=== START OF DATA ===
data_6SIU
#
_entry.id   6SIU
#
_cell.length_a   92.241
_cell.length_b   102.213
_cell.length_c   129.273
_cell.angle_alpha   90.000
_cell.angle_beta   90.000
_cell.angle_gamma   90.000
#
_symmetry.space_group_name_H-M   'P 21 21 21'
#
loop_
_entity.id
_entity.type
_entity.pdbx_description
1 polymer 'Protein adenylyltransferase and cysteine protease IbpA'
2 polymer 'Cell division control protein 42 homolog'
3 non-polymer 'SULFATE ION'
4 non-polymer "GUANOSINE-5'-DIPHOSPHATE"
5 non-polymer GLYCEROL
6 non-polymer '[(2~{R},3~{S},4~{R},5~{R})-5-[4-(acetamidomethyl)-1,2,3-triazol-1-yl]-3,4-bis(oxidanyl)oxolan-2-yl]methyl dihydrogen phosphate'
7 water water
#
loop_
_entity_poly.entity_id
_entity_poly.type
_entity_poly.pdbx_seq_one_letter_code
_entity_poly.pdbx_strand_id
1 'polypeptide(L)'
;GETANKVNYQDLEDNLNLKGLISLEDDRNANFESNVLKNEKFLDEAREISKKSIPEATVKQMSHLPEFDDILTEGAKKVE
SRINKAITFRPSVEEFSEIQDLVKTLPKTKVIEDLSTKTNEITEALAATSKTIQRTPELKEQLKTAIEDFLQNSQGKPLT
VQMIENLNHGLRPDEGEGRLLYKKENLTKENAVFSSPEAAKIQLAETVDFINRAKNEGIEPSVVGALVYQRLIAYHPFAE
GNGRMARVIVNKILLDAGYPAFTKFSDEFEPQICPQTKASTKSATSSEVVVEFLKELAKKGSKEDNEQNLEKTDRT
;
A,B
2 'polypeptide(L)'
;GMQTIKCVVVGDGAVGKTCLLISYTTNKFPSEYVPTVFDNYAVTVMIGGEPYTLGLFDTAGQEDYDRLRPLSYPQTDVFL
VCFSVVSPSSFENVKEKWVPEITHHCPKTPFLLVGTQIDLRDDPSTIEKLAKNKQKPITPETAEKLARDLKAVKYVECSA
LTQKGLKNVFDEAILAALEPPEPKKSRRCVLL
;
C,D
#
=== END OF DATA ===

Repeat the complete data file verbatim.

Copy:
data_6SIU
#
_entry.id   6SIU
#
_cell.length_a   92.241
_cell.length_b   102.213
_cell.length_c   129.273
_cell.angle_alpha   90.000
_cell.angle_beta   90.000
_cell.angle_gamma   90.000
#
_symmetry.space_group_name_H-M   'P 21 21 21'
#
loop_
_entity.id
_entity.type
_entity.pdbx_description
1 polymer 'Protein adenylyltransferase and cysteine protease IbpA'
2 polymer 'Cell division control protein 42 homolog'
3 non-polymer 'SULFATE ION'
4 non-polymer "GUANOSINE-5'-DIPHOSPHATE"
5 non-polymer GLYCEROL
6 non-polymer '[(2~{R},3~{S},4~{R},5~{R})-5-[4-(acetamidomethyl)-1,2,3-triazol-1-yl]-3,4-bis(oxidanyl)oxolan-2-yl]methyl dihydrogen phosphate'
7 water water
#
loop_
_entity_poly.entity_id
_entity_poly.type
_entity_poly.pdbx_seq_one_letter_code
_entity_poly.pdbx_strand_id
1 'polypeptide(L)'
;GETANKVNYQDLEDNLNLKGLISLEDDRNANFESNVLKNEKFLDEAREISKKSIPEATVKQMSHLPEFDDILTEGAKKVE
SRINKAITFRPSVEEFSEIQDLVKTLPKTKVIEDLSTKTNEITEALAATSKTIQRTPELKEQLKTAIEDFLQNSQGKPLT
VQMIENLNHGLRPDEGEGRLLYKKENLTKENAVFSSPEAAKIQLAETVDFINRAKNEGIEPSVVGALVYQRLIAYHPFAE
GNGRMARVIVNKILLDAGYPAFTKFSDEFEPQICPQTKASTKSATSSEVVVEFLKELAKKGSKEDNEQNLEKTDRT
;
A,B
2 'polypeptide(L)'
;GMQTIKCVVVGDGAVGKTCLLISYTTNKFPSEYVPTVFDNYAVTVMIGGEPYTLGLFDTAGQEDYDRLRPLSYPQTDVFL
VCFSVVSPSSFENVKEKWVPEITHHCPKTPFLLVGTQIDLRDDPSTIEKLAKNKQKPITPETAEKLARDLKAVKYVECSA
LTQKGLKNVFDEAILAALEPPEPKKSRRCVLL
;
C,D
#